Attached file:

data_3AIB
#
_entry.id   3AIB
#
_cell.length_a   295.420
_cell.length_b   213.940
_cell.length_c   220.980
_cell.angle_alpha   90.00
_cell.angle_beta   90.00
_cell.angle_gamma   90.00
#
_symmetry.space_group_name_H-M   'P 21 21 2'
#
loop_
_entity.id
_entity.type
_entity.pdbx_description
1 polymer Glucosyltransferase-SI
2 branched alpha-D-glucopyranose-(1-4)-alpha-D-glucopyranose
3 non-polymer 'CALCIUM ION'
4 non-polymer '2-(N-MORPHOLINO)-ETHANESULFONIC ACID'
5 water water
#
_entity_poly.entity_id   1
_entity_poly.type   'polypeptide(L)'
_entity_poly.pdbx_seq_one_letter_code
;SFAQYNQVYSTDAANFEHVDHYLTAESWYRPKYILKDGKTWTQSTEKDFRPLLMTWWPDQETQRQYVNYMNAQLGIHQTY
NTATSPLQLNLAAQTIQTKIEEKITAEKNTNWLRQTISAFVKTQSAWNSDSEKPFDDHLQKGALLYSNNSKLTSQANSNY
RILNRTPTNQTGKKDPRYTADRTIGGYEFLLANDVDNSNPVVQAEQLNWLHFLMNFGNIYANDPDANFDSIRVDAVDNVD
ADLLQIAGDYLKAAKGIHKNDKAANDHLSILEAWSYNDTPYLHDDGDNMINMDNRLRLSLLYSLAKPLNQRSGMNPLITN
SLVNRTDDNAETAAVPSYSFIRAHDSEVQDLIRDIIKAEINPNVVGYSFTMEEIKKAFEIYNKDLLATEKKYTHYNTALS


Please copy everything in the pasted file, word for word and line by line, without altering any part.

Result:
data_3AIB
#
_entry.id   3AIB
#
_cell.length_a   295.420
_cell.length_b   213.940
_cell.length_c   220.980
_cell.angle_alpha   90.00
_cell.angle_beta   90.00
_cell.angle_gamma   90.00
#
_symmetry.space_group_name_H-M   'P 21 21 2'
#
loop_
_entity.id
_entity.type
_entity.pdbx_description
1 polymer Glucosyltransferase-SI
2 branched alpha-D-glucopyranose-(1-4)-alpha-D-glucopyranose
3 non-polymer 'CALCIUM ION'
4 non-polymer '2-(N-MORPHOLINO)-ETHANESULFONIC ACID'
5 water water
#
_entity_poly.entity_id   1
_entity_poly.type   'polypeptide(L)'
_entity_poly.pdbx_seq_one_letter_code
;SFAQYNQVYSTDAANFEHVDHYLTAESWYRPKYILKDGKTWTQSTEKDFRPLLMTWWPDQETQRQYVNYMNAQLGIHQTY
NTATSPLQLNLAAQTIQTKIEEKITAEKNTNWLRQTISAFVKTQSAWNSDSEKPFDDHLQKGALLYSNNSKLTSQANSNY
RILNRTPTNQTGKKDPRYTADRTIGGYEFLLANDVDNSNPVVQAEQLNWLHFLMNFGNIYANDPDANFDSIRVDAVDNVD
ADLLQIAGDYLKAAKGIHKNDKAANDHLSILEAWSYNDTPYLHDDGDNMINMDNRLRLSLLYSLAKPLNQRSGMNPLITN
SLVNRTDDNAETAAVPSYSFIRAHDSEVQDLIRDIIKAEINPNVVGYSFTMEEIKKAFEIYNKDLLATEKKYTHYNTALS